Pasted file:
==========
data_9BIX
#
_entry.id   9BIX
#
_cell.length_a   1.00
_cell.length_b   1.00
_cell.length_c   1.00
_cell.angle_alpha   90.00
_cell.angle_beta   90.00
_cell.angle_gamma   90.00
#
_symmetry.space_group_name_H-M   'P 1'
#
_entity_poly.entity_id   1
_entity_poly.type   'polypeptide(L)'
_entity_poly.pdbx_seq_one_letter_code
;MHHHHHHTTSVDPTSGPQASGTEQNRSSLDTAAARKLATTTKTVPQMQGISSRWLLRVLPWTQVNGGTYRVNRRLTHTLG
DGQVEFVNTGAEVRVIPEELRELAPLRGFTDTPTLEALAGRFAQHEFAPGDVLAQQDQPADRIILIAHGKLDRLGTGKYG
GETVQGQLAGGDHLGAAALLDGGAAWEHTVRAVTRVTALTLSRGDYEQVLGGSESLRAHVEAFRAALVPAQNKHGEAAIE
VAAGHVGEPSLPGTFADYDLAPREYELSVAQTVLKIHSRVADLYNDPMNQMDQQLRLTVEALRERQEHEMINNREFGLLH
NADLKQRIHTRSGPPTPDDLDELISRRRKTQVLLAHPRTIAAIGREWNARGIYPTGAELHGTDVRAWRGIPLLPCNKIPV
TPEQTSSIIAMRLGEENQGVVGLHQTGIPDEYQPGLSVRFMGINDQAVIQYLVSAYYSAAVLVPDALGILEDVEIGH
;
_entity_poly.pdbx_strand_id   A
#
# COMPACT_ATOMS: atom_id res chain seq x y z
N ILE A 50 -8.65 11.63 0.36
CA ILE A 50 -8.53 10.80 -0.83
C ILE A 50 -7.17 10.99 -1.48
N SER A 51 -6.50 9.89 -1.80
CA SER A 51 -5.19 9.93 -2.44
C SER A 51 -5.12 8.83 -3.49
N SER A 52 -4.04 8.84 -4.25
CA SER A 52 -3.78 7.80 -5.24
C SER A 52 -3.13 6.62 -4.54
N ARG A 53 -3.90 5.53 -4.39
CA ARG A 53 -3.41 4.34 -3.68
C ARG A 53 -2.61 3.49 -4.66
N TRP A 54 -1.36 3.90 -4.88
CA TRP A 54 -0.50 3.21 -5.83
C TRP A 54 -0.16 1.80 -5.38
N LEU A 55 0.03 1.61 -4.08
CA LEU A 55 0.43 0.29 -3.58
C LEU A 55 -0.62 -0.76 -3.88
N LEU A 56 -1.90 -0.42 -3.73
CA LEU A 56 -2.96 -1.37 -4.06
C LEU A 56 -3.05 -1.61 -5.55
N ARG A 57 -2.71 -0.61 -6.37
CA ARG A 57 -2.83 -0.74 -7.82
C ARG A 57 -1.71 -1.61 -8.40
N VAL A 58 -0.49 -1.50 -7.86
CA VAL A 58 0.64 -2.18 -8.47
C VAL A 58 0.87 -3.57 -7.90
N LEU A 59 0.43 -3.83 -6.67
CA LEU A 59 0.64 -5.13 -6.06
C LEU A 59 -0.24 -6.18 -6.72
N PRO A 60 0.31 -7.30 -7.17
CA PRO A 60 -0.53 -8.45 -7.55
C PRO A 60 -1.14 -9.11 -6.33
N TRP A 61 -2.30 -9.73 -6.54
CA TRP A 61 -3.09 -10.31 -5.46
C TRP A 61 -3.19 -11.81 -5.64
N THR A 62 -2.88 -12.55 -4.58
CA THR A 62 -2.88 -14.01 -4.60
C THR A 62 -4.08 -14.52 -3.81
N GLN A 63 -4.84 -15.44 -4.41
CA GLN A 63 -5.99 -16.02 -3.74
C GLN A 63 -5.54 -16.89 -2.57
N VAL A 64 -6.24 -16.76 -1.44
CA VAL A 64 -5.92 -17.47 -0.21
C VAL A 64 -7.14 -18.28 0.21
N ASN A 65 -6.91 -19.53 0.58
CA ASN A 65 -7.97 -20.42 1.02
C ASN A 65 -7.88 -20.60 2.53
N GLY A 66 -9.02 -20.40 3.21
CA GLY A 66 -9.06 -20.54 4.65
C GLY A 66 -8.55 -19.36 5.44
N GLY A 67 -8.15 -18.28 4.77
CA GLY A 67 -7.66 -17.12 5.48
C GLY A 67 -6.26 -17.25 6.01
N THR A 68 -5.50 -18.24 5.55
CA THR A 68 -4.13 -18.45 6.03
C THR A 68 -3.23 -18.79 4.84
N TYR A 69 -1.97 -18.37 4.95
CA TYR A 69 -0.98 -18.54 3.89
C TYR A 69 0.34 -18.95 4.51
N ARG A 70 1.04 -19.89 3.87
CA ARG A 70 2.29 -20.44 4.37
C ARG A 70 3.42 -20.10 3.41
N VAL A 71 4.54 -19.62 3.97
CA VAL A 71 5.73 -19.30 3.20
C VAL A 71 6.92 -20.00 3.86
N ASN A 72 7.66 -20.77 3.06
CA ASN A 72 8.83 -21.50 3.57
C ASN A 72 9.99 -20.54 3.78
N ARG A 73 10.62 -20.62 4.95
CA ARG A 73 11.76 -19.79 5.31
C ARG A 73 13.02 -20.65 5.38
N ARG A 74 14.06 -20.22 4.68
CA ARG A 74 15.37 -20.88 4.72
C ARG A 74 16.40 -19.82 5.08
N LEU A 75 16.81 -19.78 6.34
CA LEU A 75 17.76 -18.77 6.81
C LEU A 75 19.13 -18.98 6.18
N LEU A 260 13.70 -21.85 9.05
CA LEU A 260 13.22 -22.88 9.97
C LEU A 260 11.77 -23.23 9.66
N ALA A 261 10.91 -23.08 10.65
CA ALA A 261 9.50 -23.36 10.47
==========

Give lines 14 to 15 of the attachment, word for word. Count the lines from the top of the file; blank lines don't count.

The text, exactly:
_entity_poly.entity_id   1
_entity_poly.type   'polypeptide(L)'